Volume Expansion

  • Thread starter Pao44445
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Homework Statement


a steel tank is 70 litres,full of petrol. If a temperature is change from 20o C to 35o, find the increased volume of petrol that overflows
upload_2016-9-19_20-20-56.png


(βsteel = 950 x 10-6 )
βpetrol = 36 x 10-6 )

Homework Equations


Δv=βv0ΔT

The Attempt at a Solution


I know that both the steel tank and petrol will be increased by the heat and my equation is

change in volume of petrol - change in volume of steel = volume of petrol that overflows
Δvpetrol - Δvsteel = vf

and I got stuck with the volume of the tank :/
 

Answers and Replies

  • #2
kuruman
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I think that you are expected to assume that the tank is full to the brim. Otherwise, you will not be able to do the problem.
 
  • #3
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I think that you are expected to assume that the tank is full to the brim. Otherwise, you will not be able to do the problem.
yes, in that case
 
  • #4
gneill
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(βsteel = 950 x 10-6 )
βpetrol = 36 x 10-6 )
I think you may have swapped the β values. If there's to be an overflow, shouldn't the oil volume expand more than the steel volume for the same change in temperature?
 
  • #5
CWatters
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+1 google suggest the beta values have been swapped. I found 33 for iron and 700ish for various oils.
 
  • #6
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I think you may have swapped the β values. If there's to be an overflow, shouldn't the oil volume expand more than the steel volume for the same change in temperature?

Oops, yes my mistake ( I can't edit on my phone right now)

I asked my friend, she said the volume of the tank is the same as petrol but why? Or we assume that wall the tank is very thin?
 
  • #7
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Oops, yes my mistake ( I can't edit on my phone right now)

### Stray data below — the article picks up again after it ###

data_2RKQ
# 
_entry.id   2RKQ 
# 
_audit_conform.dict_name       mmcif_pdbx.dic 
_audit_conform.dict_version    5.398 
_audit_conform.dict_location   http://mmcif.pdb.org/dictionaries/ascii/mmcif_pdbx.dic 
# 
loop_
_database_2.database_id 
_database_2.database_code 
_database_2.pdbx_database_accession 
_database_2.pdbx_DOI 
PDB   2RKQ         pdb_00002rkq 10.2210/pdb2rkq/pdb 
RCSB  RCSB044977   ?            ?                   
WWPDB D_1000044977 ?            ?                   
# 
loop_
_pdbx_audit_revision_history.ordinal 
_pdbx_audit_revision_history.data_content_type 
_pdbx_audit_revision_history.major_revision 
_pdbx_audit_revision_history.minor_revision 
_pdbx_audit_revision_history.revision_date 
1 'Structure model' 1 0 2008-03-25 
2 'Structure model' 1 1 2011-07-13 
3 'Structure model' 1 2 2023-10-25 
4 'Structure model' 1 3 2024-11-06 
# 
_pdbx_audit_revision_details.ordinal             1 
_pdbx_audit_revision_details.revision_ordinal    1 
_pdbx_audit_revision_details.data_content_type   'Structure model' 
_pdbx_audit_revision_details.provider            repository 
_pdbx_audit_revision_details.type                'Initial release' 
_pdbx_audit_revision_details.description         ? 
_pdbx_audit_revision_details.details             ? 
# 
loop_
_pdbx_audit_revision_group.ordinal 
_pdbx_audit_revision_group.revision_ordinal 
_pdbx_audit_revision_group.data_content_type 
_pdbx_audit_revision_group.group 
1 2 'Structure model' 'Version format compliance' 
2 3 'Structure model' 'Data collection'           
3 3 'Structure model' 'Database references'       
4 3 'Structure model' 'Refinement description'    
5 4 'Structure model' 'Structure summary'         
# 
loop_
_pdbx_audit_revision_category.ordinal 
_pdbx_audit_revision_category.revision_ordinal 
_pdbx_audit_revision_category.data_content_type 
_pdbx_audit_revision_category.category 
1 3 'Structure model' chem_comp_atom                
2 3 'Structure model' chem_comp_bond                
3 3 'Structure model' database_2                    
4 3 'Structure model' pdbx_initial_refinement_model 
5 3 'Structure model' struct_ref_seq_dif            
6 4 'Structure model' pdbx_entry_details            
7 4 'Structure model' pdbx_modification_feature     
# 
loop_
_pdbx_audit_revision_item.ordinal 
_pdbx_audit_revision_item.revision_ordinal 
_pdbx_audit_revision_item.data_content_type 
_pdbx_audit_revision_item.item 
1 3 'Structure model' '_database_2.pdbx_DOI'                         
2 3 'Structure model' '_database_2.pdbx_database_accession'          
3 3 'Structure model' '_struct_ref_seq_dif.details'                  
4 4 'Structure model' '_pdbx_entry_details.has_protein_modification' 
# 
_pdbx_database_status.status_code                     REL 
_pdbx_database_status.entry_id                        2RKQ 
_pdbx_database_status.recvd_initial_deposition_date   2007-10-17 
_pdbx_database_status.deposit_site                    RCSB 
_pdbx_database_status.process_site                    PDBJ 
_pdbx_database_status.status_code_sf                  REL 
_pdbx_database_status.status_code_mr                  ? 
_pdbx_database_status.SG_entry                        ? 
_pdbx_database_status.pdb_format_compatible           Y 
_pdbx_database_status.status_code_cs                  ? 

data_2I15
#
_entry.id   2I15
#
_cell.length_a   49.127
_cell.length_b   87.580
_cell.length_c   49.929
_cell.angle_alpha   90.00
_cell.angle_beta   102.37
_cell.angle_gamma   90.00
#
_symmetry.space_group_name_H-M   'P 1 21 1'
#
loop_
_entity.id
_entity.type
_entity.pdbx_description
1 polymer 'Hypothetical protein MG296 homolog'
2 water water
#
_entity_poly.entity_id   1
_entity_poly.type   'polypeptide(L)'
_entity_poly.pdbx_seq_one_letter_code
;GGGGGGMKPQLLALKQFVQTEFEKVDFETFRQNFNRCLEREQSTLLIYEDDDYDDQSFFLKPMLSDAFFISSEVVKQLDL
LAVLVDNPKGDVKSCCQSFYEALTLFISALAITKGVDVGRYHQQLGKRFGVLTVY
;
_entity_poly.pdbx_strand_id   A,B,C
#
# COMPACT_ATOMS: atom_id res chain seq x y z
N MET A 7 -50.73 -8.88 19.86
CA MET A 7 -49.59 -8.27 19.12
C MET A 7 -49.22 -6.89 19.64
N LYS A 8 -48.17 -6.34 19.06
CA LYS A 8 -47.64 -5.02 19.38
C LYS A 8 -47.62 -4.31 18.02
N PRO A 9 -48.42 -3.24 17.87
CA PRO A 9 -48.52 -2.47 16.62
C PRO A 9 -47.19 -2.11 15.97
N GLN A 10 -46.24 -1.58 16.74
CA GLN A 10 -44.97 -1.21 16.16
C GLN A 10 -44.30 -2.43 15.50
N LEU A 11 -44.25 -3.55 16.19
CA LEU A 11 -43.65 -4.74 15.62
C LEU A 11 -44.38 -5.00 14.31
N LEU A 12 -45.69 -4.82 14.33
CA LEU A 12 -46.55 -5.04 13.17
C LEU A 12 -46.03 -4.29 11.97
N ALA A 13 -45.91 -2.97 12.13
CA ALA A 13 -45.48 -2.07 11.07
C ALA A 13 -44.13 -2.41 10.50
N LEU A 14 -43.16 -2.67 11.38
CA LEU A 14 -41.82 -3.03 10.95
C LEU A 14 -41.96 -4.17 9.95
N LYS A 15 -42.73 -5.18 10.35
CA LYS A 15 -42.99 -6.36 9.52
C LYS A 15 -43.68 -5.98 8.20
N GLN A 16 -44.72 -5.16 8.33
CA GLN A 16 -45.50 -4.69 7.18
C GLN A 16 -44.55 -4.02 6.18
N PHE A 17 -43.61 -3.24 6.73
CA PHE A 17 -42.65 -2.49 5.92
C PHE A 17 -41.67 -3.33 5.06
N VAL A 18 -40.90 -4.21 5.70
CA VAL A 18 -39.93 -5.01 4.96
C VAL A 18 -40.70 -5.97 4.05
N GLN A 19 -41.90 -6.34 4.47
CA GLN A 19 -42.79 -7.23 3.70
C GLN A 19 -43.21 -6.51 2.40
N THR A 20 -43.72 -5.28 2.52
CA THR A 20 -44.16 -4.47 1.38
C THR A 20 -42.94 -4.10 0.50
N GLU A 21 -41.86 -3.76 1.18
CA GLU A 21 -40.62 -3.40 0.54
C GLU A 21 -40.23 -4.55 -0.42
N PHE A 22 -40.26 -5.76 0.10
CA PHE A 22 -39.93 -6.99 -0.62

I asked my friend, she said the volume of the tank is the same as petrol but why? Or we assume that wall the tank is very thin?
Why would the wall thickness of the tank be a factor?
 
  • #8
gneill
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I asked my friend, she said the volume of the tank is the same as petrol but why? Or we assume that wall the tank is very thin?
You can think of it as the tank's fluid capacity (the volume of its interior space). You can imagine the walls of the tank being as thick or thin as you wish so long as its initial capacity matches the given amount of oil.
 
  • #9
kuruman
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I asked my friend, she said the volume of the tank is the same as petrol but why? Or we assume that wall the tank is very thin?
Wall thickness doesn't matter. Say the inside volume of the tank which defines its capacity is V0. When the temperature changes, the new volume is Vnew = V0 + βV0ΔT = V0(1+βΔT). You can view this as saying that thermal expansion is like enlarging a photograph of the tank by a factor of (1+βΔT). All relative proportions, e.g. the ratio of wall thickness to the tank's height, remain the same. Initially, the inside volume of the tank and the volume of the petrol are the same. When the temperature rises, the "photograph" of the petrol is "enlarged" by a larger factor than the "photograph" of the tank's inside volume. As long as you keep the tank's capacity (or inside volume) the same, you can add as much wall thickness to the outside of the tank and the answer will not change.
 

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